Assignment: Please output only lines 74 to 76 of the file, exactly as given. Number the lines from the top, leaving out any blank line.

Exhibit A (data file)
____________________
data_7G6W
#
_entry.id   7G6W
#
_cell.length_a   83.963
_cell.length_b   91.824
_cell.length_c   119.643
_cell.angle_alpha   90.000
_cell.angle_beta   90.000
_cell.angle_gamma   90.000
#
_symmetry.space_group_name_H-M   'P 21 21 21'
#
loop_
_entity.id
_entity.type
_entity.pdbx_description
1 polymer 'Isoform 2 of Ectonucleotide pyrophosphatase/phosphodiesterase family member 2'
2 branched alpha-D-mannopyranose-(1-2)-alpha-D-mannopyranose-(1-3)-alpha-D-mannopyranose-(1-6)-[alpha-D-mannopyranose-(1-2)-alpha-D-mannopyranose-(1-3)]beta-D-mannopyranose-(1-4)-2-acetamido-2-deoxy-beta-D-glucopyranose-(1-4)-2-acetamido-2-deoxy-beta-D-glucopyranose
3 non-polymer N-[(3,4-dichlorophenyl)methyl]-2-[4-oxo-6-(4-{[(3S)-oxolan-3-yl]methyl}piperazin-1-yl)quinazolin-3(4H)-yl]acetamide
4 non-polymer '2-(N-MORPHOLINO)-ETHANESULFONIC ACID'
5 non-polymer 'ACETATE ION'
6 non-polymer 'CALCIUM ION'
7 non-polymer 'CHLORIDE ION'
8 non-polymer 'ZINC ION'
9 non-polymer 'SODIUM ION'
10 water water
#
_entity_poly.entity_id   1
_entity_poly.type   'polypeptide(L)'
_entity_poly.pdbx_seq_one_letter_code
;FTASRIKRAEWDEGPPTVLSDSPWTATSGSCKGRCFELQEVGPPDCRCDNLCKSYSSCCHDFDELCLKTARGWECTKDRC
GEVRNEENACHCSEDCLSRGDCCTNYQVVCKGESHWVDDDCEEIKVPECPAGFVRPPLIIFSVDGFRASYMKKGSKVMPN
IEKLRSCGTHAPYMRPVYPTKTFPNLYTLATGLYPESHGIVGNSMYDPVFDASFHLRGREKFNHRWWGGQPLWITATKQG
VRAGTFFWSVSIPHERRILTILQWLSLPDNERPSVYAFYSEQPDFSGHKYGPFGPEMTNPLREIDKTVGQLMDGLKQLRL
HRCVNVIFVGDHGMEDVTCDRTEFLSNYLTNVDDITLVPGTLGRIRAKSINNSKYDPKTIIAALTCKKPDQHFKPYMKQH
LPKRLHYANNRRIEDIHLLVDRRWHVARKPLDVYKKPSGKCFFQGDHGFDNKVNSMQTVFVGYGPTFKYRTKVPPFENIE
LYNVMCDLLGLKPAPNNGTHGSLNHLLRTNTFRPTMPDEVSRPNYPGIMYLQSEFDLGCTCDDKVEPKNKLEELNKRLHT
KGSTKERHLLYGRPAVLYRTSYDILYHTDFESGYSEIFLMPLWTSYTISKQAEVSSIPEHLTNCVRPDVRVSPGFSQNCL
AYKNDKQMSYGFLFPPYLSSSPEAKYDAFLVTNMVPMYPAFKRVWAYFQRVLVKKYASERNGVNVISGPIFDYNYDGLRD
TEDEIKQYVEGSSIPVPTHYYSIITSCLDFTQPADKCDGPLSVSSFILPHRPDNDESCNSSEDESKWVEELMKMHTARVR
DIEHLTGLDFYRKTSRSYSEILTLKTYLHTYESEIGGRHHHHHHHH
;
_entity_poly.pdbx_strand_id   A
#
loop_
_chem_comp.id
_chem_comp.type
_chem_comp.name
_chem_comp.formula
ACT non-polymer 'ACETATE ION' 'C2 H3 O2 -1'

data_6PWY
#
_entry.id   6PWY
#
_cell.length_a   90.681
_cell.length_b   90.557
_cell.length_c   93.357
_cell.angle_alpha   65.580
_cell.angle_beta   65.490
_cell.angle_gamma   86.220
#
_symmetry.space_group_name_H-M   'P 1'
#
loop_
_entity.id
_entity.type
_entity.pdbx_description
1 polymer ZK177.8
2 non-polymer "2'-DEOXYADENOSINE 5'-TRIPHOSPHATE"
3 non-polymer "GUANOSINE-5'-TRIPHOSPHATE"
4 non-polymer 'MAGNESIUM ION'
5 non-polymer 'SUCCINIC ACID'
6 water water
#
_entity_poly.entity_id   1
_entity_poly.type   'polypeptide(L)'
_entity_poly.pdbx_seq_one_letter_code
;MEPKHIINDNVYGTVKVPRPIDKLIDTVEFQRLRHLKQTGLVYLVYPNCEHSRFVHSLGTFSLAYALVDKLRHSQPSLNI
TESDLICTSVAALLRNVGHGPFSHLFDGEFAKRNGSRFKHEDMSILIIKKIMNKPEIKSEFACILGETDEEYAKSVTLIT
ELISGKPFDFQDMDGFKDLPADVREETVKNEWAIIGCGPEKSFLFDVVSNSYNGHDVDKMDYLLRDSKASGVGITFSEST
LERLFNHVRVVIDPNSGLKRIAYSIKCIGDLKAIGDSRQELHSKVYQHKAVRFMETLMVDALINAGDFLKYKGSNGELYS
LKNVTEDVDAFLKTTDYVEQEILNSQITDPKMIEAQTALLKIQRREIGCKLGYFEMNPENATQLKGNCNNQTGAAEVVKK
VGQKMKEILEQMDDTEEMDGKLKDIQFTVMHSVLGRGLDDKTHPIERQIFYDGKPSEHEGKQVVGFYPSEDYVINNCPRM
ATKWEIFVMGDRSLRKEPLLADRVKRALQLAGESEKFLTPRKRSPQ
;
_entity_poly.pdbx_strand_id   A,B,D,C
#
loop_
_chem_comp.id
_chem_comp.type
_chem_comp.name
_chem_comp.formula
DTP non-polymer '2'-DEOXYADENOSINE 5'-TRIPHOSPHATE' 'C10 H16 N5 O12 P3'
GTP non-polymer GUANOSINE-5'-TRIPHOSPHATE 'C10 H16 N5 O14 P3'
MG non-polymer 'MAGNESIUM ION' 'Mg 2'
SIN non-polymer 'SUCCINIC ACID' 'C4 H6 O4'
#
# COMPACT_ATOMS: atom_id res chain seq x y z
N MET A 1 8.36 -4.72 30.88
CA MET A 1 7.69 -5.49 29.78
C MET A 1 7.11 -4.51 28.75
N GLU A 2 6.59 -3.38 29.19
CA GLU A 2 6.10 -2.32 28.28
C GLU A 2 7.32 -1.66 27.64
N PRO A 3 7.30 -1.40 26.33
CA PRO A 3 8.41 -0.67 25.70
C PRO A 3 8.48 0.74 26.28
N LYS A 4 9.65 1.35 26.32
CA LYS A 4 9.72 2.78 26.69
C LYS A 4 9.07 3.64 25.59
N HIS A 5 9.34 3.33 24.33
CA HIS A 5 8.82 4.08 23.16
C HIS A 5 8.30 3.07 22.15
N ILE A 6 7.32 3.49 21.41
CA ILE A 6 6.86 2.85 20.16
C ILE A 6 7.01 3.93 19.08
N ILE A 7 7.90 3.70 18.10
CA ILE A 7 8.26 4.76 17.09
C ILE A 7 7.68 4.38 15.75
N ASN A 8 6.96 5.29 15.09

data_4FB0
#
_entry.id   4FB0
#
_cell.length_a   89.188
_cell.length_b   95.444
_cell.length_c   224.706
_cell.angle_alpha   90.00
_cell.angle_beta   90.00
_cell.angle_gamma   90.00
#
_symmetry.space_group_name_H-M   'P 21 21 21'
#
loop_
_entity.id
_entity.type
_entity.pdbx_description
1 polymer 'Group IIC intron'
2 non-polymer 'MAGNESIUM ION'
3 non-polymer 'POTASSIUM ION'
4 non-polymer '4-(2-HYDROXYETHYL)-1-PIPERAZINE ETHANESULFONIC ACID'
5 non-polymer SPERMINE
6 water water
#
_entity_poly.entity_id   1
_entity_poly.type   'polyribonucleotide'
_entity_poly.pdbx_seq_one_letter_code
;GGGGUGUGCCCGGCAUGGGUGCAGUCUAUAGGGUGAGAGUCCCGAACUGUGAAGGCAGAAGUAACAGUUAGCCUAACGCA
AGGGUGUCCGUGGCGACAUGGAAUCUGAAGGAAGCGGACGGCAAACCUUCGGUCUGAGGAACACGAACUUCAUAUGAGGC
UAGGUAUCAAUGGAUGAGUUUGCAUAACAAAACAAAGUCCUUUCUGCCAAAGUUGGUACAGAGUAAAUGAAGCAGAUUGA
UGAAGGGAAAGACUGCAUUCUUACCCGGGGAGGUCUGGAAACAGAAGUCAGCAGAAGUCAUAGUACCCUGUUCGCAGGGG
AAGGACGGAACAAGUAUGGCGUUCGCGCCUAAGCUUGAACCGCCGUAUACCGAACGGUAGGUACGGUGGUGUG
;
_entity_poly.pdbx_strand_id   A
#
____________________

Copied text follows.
6 water water
#
_entity_poly.entity_id   1